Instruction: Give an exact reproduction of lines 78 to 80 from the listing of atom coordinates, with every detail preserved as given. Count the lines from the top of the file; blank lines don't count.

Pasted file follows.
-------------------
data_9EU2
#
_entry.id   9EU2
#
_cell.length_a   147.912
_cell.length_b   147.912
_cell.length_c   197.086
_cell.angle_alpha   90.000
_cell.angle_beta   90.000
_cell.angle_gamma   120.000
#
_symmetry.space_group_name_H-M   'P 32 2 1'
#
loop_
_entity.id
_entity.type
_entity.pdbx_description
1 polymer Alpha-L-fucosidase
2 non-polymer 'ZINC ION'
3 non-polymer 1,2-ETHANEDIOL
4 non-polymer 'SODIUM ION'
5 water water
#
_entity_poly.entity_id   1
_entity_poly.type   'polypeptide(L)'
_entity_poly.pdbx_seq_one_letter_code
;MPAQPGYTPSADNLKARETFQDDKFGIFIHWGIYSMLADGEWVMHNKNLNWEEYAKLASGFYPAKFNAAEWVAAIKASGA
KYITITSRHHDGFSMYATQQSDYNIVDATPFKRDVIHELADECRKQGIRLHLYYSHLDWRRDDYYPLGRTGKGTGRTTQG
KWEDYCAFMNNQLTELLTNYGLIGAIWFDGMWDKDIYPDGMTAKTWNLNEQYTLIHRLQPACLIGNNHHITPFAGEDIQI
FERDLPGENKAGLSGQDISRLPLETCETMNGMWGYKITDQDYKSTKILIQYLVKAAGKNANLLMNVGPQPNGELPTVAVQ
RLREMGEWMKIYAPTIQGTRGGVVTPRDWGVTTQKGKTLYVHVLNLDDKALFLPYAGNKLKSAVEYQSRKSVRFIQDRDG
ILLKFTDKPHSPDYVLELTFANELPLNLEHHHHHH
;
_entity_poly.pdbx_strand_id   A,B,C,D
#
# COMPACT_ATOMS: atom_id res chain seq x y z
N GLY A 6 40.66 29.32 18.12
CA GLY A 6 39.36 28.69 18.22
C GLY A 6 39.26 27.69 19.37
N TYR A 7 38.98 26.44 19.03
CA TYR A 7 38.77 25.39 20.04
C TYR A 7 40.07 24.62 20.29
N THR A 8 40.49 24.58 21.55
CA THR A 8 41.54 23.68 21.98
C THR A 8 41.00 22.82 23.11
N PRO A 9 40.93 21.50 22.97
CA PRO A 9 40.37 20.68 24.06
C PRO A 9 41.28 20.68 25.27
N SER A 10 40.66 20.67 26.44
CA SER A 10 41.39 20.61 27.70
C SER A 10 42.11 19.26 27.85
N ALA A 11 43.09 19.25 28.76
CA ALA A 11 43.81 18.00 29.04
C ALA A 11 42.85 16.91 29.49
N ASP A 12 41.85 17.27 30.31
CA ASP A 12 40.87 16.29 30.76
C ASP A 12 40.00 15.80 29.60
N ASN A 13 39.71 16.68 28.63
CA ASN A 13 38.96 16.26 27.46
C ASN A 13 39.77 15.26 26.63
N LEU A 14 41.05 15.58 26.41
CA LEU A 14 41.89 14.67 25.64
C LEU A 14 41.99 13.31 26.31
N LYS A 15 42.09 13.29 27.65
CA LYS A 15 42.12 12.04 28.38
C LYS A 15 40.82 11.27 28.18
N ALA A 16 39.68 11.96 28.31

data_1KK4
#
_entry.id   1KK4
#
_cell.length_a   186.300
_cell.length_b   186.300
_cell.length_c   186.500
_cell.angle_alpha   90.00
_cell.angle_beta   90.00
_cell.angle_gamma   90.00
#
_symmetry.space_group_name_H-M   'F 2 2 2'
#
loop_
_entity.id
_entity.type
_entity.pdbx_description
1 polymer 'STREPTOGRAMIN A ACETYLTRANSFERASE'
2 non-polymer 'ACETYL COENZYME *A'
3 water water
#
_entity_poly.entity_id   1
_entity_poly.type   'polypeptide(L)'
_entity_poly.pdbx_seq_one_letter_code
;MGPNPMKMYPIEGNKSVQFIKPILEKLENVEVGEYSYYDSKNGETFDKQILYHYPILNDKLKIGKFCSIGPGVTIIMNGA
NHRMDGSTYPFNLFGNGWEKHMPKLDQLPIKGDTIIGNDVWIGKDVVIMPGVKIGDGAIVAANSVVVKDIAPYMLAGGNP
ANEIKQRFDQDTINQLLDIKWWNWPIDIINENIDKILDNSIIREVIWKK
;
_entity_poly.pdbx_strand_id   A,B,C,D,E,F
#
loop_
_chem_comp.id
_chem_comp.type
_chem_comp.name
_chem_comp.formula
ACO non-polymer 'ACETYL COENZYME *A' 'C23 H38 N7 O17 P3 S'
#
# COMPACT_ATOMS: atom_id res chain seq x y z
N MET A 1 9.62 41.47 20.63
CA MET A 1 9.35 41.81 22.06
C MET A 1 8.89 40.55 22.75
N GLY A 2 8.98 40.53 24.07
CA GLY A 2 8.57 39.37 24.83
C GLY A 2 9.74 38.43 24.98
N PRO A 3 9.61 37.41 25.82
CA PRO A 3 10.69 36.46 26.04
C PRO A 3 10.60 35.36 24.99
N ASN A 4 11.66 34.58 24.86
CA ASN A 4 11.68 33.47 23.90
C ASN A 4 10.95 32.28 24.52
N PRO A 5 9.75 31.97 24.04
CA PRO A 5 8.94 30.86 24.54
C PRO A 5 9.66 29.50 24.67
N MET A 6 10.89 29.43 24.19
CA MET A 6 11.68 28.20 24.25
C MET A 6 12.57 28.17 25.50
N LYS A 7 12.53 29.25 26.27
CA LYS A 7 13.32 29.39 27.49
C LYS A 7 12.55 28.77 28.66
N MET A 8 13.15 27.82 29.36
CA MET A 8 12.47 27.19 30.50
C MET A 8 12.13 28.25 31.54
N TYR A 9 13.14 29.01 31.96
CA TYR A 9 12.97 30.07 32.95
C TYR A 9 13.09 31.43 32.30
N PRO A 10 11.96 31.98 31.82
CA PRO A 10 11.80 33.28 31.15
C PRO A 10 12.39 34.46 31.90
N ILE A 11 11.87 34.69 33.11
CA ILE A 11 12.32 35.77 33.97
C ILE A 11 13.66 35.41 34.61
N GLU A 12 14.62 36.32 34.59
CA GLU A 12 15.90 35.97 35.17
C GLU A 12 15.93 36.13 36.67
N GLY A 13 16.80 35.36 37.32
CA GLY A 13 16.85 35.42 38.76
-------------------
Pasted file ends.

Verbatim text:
#
_symmetry.space_group_name_H-M   'F 2 2 2'
#